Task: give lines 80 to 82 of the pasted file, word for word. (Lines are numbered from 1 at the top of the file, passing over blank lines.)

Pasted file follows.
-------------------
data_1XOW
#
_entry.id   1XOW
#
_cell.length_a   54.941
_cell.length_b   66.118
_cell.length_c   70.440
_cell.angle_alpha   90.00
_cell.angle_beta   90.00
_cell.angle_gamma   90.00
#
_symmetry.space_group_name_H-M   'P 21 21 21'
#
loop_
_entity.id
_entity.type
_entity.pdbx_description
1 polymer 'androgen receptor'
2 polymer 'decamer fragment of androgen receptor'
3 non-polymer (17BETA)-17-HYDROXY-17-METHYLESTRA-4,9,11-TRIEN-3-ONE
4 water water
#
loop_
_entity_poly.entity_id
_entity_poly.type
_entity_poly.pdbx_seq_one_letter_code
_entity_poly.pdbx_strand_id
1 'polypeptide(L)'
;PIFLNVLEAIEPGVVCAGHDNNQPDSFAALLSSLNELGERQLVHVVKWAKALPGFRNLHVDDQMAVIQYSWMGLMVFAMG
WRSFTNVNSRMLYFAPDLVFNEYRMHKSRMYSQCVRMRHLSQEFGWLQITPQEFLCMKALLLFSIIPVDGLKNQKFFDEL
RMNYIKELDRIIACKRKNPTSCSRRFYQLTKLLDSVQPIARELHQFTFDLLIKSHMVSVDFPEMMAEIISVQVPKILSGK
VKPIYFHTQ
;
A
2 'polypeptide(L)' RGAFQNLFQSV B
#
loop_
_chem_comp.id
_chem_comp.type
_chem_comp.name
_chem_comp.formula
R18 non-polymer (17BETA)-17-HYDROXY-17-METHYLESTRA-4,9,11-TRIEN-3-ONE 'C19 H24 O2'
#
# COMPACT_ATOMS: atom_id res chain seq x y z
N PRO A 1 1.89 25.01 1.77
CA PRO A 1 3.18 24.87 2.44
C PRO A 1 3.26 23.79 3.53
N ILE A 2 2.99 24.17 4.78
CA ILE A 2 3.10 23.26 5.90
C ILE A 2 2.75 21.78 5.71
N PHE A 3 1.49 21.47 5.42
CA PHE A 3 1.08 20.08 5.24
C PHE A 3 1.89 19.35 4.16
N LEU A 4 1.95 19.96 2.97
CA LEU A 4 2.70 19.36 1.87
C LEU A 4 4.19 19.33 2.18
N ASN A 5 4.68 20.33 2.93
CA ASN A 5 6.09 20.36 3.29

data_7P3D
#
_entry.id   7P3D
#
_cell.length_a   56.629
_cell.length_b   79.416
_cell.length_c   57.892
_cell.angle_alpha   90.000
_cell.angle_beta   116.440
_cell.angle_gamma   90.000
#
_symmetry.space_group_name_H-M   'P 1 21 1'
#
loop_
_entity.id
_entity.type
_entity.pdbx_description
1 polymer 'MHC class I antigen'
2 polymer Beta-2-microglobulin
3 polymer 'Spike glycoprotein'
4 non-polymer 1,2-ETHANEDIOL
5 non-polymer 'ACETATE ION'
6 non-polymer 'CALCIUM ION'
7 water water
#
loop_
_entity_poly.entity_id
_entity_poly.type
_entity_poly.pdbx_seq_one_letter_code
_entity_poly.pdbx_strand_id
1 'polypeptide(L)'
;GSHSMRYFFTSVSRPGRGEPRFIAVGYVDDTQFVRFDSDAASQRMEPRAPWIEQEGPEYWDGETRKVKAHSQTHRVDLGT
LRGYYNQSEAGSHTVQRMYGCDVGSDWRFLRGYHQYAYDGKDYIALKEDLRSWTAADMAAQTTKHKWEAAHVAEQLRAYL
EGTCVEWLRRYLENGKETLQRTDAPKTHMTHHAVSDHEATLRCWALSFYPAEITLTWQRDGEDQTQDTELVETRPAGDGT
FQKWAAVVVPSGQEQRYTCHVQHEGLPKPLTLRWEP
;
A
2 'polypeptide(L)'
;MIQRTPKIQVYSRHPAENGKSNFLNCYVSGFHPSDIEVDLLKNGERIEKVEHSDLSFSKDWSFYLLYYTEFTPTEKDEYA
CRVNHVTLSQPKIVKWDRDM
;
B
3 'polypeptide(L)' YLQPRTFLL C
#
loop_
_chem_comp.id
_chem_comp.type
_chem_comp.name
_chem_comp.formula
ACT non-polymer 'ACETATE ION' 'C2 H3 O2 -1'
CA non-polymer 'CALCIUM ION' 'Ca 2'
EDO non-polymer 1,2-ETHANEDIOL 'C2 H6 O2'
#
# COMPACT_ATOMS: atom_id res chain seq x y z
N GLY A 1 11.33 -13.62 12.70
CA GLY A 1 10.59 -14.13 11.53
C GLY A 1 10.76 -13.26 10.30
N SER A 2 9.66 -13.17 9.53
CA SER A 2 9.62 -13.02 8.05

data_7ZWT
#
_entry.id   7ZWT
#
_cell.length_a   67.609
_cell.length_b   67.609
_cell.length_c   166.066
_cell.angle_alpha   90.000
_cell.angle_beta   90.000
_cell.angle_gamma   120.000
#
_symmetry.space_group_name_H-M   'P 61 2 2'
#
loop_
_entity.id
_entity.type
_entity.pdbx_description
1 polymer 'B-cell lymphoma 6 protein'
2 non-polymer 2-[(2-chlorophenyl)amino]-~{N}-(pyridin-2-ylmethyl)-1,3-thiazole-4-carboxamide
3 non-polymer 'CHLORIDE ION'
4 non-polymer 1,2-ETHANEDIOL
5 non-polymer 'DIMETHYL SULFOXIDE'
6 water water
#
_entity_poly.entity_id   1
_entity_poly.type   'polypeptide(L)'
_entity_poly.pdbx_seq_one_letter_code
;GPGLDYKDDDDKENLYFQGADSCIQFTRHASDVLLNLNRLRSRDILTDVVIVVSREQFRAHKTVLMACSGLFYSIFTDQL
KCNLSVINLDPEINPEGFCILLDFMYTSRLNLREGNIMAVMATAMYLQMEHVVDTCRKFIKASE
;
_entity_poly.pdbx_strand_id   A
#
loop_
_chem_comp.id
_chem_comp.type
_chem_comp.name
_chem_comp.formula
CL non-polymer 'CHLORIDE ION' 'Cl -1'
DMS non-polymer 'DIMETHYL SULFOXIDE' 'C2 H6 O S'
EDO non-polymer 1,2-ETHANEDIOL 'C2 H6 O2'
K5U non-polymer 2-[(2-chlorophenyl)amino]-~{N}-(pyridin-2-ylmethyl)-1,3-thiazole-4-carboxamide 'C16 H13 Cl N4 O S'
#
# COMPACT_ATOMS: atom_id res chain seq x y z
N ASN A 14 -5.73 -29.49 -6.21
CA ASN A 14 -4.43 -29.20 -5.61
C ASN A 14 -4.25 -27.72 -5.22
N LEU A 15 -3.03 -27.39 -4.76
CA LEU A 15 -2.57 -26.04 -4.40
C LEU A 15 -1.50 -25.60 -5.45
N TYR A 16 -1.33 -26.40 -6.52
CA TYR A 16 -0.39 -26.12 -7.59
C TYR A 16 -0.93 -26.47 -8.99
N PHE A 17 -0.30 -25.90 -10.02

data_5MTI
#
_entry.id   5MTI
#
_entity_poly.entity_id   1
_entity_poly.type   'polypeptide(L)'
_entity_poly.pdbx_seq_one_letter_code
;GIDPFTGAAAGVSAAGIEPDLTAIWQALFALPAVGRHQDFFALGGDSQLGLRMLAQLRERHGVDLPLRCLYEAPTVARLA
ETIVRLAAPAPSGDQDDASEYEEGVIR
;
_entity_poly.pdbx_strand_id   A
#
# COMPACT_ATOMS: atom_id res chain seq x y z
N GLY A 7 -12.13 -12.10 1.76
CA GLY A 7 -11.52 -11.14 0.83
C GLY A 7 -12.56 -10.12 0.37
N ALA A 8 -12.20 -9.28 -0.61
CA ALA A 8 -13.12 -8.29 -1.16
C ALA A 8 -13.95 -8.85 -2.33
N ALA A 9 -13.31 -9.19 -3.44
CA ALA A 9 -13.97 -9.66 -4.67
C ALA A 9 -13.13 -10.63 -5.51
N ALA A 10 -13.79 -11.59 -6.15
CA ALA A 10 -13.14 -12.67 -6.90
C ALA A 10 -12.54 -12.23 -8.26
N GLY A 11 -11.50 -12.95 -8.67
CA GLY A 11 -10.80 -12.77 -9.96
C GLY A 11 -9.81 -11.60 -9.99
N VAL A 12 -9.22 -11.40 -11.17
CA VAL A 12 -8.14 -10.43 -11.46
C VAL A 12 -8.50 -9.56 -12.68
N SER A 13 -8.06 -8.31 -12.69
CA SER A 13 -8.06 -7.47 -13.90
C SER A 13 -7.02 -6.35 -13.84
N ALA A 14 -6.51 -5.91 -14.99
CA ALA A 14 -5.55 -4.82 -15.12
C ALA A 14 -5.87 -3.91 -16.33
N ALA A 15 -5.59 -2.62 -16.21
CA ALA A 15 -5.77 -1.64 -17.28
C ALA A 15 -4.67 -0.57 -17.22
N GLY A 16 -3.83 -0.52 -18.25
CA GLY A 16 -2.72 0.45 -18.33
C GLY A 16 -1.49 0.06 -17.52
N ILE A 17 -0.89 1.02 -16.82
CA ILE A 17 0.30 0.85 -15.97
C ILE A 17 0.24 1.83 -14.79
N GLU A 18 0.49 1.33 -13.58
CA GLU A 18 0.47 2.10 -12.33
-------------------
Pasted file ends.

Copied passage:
5 non-polymer 'ACETATE ION'
6 non-polymer 'CALCIUM ION'
7 water water